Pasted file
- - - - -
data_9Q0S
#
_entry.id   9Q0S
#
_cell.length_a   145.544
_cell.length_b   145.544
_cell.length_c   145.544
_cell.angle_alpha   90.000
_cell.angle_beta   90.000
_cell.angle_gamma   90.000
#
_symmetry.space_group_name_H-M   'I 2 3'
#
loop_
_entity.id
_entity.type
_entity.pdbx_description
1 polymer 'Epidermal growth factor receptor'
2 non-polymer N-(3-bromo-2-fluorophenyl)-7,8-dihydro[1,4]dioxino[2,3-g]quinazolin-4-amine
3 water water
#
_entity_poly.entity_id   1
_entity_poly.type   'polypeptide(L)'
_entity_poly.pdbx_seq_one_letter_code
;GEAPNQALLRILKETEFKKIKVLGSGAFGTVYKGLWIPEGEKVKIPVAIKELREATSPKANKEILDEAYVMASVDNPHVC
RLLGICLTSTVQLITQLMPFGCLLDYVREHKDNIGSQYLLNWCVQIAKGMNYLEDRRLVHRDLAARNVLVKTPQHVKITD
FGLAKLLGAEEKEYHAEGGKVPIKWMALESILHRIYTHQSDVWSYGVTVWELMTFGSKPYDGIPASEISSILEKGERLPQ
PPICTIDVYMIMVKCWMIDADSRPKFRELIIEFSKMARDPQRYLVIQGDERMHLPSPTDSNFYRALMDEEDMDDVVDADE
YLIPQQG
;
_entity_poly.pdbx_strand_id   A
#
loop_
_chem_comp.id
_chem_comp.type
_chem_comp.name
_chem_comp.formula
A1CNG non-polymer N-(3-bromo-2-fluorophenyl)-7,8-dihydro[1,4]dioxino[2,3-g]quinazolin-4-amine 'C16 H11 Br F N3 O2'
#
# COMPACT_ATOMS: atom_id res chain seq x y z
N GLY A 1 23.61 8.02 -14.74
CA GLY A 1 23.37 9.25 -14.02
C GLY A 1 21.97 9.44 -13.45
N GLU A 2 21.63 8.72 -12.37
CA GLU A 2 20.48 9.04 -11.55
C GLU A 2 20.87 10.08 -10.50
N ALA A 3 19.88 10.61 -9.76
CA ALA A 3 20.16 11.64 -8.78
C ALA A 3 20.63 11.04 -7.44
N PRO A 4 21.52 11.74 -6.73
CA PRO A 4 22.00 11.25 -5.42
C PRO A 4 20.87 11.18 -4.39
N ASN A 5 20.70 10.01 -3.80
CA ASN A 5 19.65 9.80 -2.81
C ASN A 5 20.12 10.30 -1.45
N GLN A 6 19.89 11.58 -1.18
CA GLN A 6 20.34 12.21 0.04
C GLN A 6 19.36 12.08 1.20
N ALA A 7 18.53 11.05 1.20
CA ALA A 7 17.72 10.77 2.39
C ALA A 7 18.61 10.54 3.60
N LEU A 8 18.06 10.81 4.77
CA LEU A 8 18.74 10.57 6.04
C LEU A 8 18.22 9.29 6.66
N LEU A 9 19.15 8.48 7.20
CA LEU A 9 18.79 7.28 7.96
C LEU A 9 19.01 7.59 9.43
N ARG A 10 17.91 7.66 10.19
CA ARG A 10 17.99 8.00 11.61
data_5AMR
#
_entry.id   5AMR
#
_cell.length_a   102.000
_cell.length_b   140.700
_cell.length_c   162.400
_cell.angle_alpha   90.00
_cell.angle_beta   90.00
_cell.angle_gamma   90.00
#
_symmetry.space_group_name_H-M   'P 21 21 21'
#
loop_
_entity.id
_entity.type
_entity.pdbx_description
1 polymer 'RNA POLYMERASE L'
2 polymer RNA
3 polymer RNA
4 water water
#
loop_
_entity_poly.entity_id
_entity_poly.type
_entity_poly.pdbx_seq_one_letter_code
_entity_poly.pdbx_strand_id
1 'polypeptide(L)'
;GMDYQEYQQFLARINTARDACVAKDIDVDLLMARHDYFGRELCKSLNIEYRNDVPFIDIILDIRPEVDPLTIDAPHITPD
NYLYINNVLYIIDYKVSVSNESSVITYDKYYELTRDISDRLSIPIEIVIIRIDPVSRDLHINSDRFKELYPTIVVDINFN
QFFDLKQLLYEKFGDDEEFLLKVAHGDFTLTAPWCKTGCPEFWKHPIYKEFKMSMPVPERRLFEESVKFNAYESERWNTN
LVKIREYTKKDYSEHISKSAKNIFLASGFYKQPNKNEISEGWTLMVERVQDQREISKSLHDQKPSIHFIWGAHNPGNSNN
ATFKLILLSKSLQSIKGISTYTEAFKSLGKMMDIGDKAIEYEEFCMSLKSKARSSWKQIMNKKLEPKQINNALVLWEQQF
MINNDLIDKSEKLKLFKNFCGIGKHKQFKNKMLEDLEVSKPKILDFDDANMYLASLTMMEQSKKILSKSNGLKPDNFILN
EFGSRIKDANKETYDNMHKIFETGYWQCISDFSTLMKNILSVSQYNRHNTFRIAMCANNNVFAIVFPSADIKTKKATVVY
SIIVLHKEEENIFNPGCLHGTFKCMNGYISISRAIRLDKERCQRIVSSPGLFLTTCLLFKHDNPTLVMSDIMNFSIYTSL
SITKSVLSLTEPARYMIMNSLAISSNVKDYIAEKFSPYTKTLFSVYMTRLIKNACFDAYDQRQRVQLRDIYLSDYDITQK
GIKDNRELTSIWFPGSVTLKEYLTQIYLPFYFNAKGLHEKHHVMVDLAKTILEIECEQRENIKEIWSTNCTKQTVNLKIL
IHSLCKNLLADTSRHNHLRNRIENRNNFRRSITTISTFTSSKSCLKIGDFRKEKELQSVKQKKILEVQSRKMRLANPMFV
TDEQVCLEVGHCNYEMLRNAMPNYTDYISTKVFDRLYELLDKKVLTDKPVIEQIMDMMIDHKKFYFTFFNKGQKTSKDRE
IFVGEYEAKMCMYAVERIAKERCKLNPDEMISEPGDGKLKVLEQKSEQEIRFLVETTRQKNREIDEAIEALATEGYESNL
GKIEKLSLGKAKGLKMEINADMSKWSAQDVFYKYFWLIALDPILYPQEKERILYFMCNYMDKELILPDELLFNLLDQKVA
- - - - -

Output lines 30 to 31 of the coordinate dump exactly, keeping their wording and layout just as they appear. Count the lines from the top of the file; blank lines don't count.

;
_entity_poly.pdbx_strand_id   A